Invasive alien species

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We accept invasive alien species from household customers delivered by passenger car, van or trailer at all our waste treatment areas. The Kapula, Lumikorpi and Metsä-Tuomela waste treatment sites have separate skips for invasive plant species. When delivering invasive alien species to the Puolmatka and Karanoja waste treatment sites, please report to the scale and our personnel will guide with unloading. We can only accept larger skip loads of invasive alien species at the Puolmatka waste treatment site in Järvenpää and the Karanoja waste treatment site in Hämeenlinna.

Invasive alien species are accepted at the sites as invasive alien species waste. Invasive plant species are accepted only when packed. Suitable packing materials include, for example, garbage bags or a tarpaulin in which the invasive plant species can be wrapped. The packages must be manually movable and carefully sealed.

Below are more detailed instructions for the disposal of various invasive alien species.

Invasive alien species

Invasive alien species are plants, animals or other organisms introduced outside their natural range with the help of humans, whether unintentionally or deliberately.

Invasive plant species designated as invasive alien species of national concern include, for example, hogweed, Himalayan balsam, garden lupin and rugosa rose. Small amounts of invasive plant species can be sorted into the property’s mixed waste container when packed.

The Spanish slug has been designated an invasive alien species of national concern. Live slugs must not be disposed of as waste. Small numbers of dead slugs can be sorted into the property’s mixed waste container. The slugs should be packed in a sealable plastic container or two plastic bags, one inside the other. Dead slugs can also be buried in the yard to a depth of about 0.5 metres.

Larger numbers of dead slugs and raking waste containing Spanish slug eggs are accepted at waste treatment sites as invasive alien species waste. The raking waste should be packed in two sealed garbage bags, one inside the other. Other invasive alien slugs and copse snails can also be disposed of in accordance with these instructions.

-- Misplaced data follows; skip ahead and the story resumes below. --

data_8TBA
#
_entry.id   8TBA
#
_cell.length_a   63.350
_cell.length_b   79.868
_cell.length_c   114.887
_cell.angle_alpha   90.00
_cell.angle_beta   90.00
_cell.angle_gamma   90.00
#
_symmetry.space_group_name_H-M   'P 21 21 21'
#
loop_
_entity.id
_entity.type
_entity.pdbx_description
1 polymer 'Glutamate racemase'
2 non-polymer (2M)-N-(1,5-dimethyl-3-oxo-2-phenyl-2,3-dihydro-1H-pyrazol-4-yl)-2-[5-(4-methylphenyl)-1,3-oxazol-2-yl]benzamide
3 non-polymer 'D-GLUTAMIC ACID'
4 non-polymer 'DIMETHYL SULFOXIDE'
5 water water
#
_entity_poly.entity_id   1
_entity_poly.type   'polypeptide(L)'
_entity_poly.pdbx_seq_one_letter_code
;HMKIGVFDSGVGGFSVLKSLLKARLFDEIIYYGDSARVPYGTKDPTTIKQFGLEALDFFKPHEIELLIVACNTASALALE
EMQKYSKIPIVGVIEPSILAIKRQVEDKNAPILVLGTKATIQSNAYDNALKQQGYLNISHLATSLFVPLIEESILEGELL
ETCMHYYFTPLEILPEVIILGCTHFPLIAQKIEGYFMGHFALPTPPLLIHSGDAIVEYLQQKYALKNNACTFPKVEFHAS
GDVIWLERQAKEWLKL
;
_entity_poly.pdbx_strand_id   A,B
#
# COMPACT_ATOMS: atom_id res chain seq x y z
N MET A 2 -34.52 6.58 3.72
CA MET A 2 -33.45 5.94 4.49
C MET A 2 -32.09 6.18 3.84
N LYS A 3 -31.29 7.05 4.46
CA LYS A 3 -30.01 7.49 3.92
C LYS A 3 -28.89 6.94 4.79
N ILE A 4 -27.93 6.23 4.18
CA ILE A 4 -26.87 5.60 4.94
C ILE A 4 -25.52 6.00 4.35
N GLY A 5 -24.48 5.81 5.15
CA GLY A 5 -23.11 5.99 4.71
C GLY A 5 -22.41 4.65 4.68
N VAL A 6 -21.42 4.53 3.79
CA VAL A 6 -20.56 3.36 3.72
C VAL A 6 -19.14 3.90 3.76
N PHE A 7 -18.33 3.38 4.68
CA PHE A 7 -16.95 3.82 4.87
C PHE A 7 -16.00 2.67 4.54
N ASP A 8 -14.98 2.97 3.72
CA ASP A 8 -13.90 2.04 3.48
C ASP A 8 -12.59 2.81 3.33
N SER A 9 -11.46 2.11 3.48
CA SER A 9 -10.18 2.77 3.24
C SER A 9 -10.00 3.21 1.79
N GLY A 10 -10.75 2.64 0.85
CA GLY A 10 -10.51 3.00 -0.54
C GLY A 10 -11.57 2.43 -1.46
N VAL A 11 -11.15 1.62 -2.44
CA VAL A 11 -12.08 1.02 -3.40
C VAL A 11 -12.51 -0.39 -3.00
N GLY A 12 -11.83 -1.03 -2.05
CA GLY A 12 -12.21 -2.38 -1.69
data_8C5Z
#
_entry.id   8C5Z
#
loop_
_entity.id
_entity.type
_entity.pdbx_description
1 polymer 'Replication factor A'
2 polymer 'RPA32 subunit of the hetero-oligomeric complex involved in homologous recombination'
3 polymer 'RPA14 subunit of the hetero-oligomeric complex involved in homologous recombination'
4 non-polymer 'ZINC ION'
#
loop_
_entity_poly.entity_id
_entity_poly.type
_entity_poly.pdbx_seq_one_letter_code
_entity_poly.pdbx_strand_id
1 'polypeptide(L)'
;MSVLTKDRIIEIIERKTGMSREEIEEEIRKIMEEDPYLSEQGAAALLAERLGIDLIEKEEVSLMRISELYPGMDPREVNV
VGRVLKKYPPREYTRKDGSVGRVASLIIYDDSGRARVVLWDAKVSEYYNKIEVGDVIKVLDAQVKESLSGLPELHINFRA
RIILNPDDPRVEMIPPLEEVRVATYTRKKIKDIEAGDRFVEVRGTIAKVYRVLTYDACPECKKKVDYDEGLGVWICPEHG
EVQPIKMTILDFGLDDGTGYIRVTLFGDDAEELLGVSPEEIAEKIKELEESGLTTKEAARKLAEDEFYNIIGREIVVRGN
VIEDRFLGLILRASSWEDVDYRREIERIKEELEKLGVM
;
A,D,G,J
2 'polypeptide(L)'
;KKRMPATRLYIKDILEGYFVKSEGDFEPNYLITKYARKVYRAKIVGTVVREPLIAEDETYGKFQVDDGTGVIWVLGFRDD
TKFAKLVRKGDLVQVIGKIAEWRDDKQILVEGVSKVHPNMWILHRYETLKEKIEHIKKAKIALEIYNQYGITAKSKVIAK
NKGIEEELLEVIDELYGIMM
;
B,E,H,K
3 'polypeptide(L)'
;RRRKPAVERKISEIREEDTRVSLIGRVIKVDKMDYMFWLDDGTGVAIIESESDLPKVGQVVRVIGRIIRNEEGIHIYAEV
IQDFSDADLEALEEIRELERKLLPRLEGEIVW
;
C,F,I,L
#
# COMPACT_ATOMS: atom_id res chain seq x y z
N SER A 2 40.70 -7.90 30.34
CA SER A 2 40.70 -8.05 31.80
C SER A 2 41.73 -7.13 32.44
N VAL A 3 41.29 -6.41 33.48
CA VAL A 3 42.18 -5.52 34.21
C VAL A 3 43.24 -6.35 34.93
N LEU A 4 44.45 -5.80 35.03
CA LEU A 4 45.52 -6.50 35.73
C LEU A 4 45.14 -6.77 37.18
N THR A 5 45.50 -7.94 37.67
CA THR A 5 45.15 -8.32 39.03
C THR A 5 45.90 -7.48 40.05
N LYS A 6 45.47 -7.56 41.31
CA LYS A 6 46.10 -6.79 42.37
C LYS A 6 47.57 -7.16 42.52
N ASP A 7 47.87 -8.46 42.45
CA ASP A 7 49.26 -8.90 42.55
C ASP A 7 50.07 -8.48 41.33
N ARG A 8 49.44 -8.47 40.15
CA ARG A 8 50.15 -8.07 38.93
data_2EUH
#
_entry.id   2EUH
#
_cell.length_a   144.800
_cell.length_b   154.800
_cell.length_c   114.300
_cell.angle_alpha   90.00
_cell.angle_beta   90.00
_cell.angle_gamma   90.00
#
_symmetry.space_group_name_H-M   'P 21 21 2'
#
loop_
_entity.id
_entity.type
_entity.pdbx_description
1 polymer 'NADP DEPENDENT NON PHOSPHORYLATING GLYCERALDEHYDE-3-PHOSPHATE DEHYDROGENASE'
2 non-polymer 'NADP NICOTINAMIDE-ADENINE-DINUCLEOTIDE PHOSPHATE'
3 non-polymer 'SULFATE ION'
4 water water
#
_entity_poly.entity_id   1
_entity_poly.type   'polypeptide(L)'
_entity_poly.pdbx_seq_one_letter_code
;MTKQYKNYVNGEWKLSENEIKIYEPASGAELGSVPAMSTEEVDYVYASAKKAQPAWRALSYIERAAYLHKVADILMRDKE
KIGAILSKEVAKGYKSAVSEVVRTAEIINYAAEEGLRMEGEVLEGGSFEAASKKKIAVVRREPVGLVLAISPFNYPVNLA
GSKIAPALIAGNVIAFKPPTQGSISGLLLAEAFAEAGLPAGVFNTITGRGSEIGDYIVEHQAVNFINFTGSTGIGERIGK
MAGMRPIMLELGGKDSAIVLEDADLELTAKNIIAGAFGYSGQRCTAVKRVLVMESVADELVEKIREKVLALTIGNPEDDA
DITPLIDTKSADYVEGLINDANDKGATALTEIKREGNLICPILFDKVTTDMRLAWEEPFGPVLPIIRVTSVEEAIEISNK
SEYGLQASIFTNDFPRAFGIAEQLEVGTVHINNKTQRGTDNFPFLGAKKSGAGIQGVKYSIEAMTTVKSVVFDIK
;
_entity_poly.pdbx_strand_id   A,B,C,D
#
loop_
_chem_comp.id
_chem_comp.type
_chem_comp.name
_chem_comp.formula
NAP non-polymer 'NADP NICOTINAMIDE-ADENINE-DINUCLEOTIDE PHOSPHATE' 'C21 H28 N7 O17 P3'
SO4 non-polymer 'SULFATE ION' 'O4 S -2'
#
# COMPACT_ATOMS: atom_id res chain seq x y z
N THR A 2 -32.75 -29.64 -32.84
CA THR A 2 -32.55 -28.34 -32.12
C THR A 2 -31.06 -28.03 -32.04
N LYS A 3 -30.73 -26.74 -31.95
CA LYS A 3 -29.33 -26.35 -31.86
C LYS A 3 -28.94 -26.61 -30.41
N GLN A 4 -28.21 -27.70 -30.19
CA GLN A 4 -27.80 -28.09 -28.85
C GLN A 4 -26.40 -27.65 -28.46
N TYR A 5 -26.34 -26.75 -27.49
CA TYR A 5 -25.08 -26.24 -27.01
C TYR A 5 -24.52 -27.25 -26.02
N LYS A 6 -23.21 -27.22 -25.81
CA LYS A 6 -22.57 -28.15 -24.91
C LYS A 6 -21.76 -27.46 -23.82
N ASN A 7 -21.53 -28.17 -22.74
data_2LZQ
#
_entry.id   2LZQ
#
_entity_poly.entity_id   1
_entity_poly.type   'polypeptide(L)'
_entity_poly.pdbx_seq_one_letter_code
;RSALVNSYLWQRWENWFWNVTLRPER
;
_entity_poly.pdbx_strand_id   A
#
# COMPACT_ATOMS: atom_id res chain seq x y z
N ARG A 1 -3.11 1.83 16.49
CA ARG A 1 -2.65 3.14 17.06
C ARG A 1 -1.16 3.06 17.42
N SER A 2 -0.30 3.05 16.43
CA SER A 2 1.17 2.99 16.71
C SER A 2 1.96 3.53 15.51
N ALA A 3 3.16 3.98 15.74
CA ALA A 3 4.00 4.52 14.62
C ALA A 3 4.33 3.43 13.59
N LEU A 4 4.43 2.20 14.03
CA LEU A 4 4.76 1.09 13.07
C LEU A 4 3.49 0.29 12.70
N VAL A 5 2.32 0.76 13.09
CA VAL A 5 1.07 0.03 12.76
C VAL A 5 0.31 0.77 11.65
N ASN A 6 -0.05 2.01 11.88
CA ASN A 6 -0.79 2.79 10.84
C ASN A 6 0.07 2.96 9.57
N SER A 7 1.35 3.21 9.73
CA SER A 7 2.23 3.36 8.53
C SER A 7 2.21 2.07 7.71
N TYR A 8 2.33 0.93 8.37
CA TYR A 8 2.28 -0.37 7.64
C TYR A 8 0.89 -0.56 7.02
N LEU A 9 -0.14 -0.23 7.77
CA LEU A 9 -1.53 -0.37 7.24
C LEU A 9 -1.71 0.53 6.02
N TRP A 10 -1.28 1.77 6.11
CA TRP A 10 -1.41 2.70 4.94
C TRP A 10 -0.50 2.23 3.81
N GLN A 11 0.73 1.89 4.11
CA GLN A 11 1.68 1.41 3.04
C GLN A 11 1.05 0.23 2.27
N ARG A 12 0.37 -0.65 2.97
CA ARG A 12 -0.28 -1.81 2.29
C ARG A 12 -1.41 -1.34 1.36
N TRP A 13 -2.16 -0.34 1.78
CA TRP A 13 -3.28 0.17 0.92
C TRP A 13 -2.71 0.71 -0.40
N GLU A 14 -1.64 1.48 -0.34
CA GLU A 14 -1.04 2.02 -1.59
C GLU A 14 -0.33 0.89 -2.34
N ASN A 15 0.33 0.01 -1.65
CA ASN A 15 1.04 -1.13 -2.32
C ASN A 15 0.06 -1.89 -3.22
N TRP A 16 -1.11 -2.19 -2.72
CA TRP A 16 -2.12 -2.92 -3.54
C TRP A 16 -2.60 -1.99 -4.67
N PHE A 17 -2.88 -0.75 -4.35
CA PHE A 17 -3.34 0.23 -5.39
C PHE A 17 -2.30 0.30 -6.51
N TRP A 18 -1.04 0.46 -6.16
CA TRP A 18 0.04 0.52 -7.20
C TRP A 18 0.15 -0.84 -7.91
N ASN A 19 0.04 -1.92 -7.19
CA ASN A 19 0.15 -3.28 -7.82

Prevention measures of invasive alien species

If there are harmful invasive plant species in your yard, the property owner must see to their eradication so that the invasive alien species cannot reproduce and spread into the surroundings.

The eradication of an invasive alien species often requires long-term and persistent prevention measures for up to several years. Spring and early summer are the best times for the prevention of invasive alien species, as they have not yet been able to reproduce and grow large. By detecting, identifying, reporting and preventing harmful invasive alien species, you are maintaining biodiversity.

Mechanical prevention of plants covers a wide range of methods from weeding to starving the plant, breaking off the flowers, digging up the roots, and covering the plant with mulch. Chemical prevention seeks to eradicate harmful plants, plant diseases or pests with the help of chemical pesticides. Environmental warnings and restrictions on the use of the products must be taken into account in chemical prevention, seeking to choose the most environmentally friendly option.

Before starting prevention work, it is a good idea to verify the invasive plant species and find out about any protective equipment. For example, care must be taken when eradicating hogweed because of the harmful sap it contains. To avoid skin injuries, the eradication of the plants should be carried out in cloudy weather.  Protective clothing, respirator and eye protection are essential equipment when handling hogweed.

Read more about invasive alien species and report observations at

Read more about which plant species are accepted at the site as invasive alien species waste.